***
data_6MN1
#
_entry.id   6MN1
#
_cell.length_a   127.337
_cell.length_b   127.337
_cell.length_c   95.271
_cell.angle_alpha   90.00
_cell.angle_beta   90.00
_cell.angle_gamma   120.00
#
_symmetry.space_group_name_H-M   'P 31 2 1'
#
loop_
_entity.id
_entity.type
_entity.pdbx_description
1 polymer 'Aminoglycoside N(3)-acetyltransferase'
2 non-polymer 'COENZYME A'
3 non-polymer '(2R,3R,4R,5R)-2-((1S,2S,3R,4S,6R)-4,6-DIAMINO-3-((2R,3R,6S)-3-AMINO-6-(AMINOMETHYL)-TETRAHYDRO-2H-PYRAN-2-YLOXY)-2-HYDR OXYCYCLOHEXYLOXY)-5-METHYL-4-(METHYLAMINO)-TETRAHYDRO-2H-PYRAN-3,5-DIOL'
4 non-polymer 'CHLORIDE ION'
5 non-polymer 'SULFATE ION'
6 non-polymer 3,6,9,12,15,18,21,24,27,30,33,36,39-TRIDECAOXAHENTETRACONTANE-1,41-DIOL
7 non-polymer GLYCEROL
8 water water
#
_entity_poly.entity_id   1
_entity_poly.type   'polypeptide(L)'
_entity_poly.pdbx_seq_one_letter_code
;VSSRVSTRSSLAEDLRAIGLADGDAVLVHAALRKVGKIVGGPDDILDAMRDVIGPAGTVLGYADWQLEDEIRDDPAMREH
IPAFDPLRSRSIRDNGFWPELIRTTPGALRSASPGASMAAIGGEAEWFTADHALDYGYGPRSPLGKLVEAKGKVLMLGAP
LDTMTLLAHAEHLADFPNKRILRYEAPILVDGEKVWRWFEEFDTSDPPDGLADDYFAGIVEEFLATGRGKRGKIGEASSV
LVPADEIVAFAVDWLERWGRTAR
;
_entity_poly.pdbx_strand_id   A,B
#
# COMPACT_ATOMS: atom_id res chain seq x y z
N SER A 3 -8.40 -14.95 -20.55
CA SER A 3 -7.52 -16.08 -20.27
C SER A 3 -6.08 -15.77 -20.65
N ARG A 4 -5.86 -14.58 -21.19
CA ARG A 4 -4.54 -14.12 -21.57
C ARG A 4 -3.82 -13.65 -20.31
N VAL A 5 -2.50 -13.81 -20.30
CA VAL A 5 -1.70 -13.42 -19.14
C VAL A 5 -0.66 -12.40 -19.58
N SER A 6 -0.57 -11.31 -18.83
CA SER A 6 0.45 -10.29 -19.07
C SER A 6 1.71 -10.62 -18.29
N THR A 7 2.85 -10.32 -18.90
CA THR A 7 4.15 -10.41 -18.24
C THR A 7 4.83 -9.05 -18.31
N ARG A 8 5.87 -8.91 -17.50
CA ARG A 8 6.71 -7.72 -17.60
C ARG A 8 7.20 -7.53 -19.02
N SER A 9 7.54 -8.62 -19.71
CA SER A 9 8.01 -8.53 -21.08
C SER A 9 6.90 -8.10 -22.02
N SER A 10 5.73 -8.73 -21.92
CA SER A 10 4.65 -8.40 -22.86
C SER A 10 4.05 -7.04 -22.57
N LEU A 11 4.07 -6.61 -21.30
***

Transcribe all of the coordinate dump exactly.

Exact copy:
data_6MN1
#
_entry.id   6MN1
#
_cell.length_a   127.337
_cell.length_b   127.337
_cell.length_c   95.271
_cell.angle_alpha   90.00
_cell.angle_beta   90.00
_cell.angle_gamma   120.00
#
_symmetry.space_group_name_H-M   'P 31 2 1'
#
loop_
_entity.id
_entity.type
_entity.pdbx_description
1 polymer 'Aminoglycoside N(3)-acetyltransferase'
2 non-polymer 'COENZYME A'
3 non-polymer '(2R,3R,4R,5R)-2-((1S,2S,3R,4S,6R)-4,6-DIAMINO-3-((2R,3R,6S)-3-AMINO-6-(AMINOMETHYL)-TETRAHYDRO-2H-PYRAN-2-YLOXY)-2-HYDR OXYCYCLOHEXYLOXY)-5-METHYL-4-(METHYLAMINO)-TETRAHYDRO-2H-PYRAN-3,5-DIOL'
4 non-polymer 'CHLORIDE ION'
5 non-polymer 'SULFATE ION'
6 non-polymer 3,6,9,12,15,18,21,24,27,30,33,36,39-TRIDECAOXAHENTETRACONTANE-1,41-DIOL
7 non-polymer GLYCEROL
8 water water
#
_entity_poly.entity_id   1
_entity_poly.type   'polypeptide(L)'
_entity_poly.pdbx_seq_one_letter_code
;VSSRVSTRSSLAEDLRAIGLADGDAVLVHAALRKVGKIVGGPDDILDAMRDVIGPAGTVLGYADWQLEDEIRDDPAMREH
IPAFDPLRSRSIRDNGFWPELIRTTPGALRSASPGASMAAIGGEAEWFTADHALDYGYGPRSPLGKLVEAKGKVLMLGAP
LDTMTLLAHAEHLADFPNKRILRYEAPILVDGEKVWRWFEEFDTSDPPDGLADDYFAGIVEEFLATGRGKRGKIGEASSV
LVPADEIVAFAVDWLERWGRTAR
;
_entity_poly.pdbx_strand_id   A,B
#
# COMPACT_ATOMS: atom_id res chain seq x y z
N SER A 3 -8.40 -14.95 -20.55
CA SER A 3 -7.52 -16.08 -20.27
C SER A 3 -6.08 -15.77 -20.65
N ARG A 4 -5.86 -14.58 -21.19
CA ARG A 4 -4.54 -14.12 -21.57
C ARG A 4 -3.82 -13.65 -20.31
N VAL A 5 -2.50 -13.81 -20.30
CA VAL A 5 -1.70 -13.42 -19.14
C VAL A 5 -0.66 -12.40 -19.58
N SER A 6 -0.57 -11.31 -18.83
CA SER A 6 0.45 -10.29 -19.07
C SER A 6 1.71 -10.62 -18.29
N THR A 7 2.85 -10.32 -18.90
CA THR A 7 4.15 -10.41 -18.24
C THR A 7 4.83 -9.05 -18.31
N ARG A 8 5.87 -8.91 -17.50
CA ARG A 8 6.71 -7.72 -17.60
C ARG A 8 7.20 -7.53 -19.02
N SER A 9 7.54 -8.62 -19.71
CA SER A 9 8.01 -8.53 -21.08
C SER A 9 6.90 -8.10 -22.02
N SER A 10 5.73 -8.73 -21.92
CA SER A 10 4.65 -8.40 -22.86
C SER A 10 4.05 -7.04 -22.57
N LEU A 11 4.07 -6.61 -21.30